January 17, 2008. Posted by David Tallacksen.
The Katrina Project tells the story of the infamous hurricane and its affect on the arts and cultural life in New Orleans. Tonight's standing-room-only gallery reception featured a discussion with photographers Douglas L. Adams, Jr. and Norman DeShong. Moderator David Cruz was also joined by panelists Tanisha McHarris, Roland Angland, and Yanada Essex.
The conversation was frank and honest - the kind we should hear more of, since the Crescent City's troubles continue. I encourage you to take a listen.
The hauntingly beautiful gallery continues for just a short time more, so check it out - you can find out more here.
© 2008 WBGO
January 17, 2008. Posted by Joshua Jackson.
We had a really killer performance and chat session with saxophonist Marcus Strickland and the Twi-Life Band. You can find the whole session, or individual songs, on the NPR Music site. Click here.
Make it a point to check out what some of the baddest young talent in jazz are doing. Not just online, but in the clubs. We have a ton of these sessions on the shelf, so expect more in the coming months. Guitarist Mike Moreno is next.
© 2008 WBGO
January 16, 2008. Posted by Joshua Jackson.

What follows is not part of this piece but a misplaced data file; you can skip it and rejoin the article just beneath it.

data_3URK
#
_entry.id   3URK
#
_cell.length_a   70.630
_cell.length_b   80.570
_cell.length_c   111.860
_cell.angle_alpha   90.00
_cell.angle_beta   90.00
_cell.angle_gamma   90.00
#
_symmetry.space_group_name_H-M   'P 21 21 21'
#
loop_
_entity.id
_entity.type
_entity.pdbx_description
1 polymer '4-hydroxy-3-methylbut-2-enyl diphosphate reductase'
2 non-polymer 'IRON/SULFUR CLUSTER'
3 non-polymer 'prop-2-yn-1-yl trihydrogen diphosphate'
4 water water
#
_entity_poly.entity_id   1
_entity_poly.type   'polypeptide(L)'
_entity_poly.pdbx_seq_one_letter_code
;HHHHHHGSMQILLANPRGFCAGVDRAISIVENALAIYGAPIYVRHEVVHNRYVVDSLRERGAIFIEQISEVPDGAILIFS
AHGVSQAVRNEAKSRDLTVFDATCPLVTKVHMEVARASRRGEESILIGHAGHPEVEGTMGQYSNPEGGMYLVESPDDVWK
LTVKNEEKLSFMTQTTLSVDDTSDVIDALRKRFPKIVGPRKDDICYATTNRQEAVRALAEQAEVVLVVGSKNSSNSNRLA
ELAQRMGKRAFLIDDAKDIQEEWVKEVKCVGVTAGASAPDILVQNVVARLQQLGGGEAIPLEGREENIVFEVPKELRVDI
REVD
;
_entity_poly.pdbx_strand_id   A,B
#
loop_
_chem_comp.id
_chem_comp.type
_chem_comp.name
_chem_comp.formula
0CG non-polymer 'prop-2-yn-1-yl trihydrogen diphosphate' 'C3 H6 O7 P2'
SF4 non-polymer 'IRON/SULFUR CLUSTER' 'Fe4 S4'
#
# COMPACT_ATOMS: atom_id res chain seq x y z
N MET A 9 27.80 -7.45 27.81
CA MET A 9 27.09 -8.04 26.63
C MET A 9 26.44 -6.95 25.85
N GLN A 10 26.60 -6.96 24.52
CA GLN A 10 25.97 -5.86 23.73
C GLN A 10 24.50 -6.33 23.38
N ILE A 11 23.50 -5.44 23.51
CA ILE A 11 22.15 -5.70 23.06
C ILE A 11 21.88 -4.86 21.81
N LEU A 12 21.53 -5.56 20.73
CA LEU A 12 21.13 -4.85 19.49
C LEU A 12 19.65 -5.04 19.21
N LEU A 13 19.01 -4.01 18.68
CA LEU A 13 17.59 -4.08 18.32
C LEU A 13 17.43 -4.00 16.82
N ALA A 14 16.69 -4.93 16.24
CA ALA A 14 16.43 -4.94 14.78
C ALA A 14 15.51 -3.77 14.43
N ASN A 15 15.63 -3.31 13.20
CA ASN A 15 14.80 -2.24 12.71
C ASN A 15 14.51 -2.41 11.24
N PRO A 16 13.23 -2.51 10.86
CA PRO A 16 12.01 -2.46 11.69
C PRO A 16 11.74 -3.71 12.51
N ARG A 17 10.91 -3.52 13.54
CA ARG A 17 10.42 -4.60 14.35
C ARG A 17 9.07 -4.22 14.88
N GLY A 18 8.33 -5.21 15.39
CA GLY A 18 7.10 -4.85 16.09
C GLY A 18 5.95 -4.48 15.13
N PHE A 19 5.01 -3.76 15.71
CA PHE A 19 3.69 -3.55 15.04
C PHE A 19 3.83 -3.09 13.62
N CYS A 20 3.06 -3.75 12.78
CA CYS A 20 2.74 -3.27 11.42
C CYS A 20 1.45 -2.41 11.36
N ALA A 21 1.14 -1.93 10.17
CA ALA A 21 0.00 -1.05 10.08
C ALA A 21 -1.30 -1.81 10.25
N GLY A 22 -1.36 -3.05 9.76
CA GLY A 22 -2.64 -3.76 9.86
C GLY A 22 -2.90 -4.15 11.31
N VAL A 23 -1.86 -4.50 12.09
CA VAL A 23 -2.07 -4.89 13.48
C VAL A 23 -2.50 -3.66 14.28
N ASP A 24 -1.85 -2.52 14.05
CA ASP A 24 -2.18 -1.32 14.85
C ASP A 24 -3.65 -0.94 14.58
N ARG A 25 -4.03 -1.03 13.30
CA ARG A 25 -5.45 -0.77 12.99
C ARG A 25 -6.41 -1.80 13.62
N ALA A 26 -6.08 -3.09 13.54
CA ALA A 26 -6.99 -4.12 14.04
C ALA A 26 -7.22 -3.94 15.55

If I had a time machine (preferably a DeLorean with a Flux Capacitor requiring 1.21 jigowatts of juice), one place I would go to is Carnegie Hall. Specifically on the evening of January 16, 1938. That's because seventy years ago today, jazz giants roamed the stage at Carnegie, and jazz was finally getting some respect from the concert hall scene.What an extraordinary night in many ways. There are a million stories about this show, and historians have cleared most of the myth from the reality. That's important work, but at the end of the day, I just like the music. I've listened to this stuff over and over. When modern listeners' conceit gets in the way of hearing an "old sounding" recording like this, those folks are simply missing the point. It's the music.And the music is amazing. Benny Goodman with his trio (pianist Teddy Wilson, drummer Gene Krupa), his quartet (add Lionel Hampton), and his orchestra with Jess Stacy, Harry James, Ziggy Elman etc. With Fletcher Henderson and Jimmy Mundy arrangements. You can't go wrong with this. It's enough.
But it wasn't enough. Ellington sidemen Johnny Hodges and Harry Carney sat in. Not to forget Cootie Williams' muted trumpet on "Blue Reverie." That's my reverie. Plus, a jam session on "Honeysuckle Rose" that's crazy long, with Count Basie and most of his men. No Papa Jo on the drums, but Krupa turns the volume down a bit. Hell, even rhythm guitarist Freddie Green takes a two chorus "solo" of strumming the strings...
If I had my way, I'd post the whole show online, RIAA be damned. People need to hear it. If you haven't heard it, what exactly are you waiting for?
As for me, I'm waiting for lightning to strike the clock tower. It's 10:04 on November 12th, 1955. I'm in my DeLorean. Trying to get back home.
© 2008 WBGO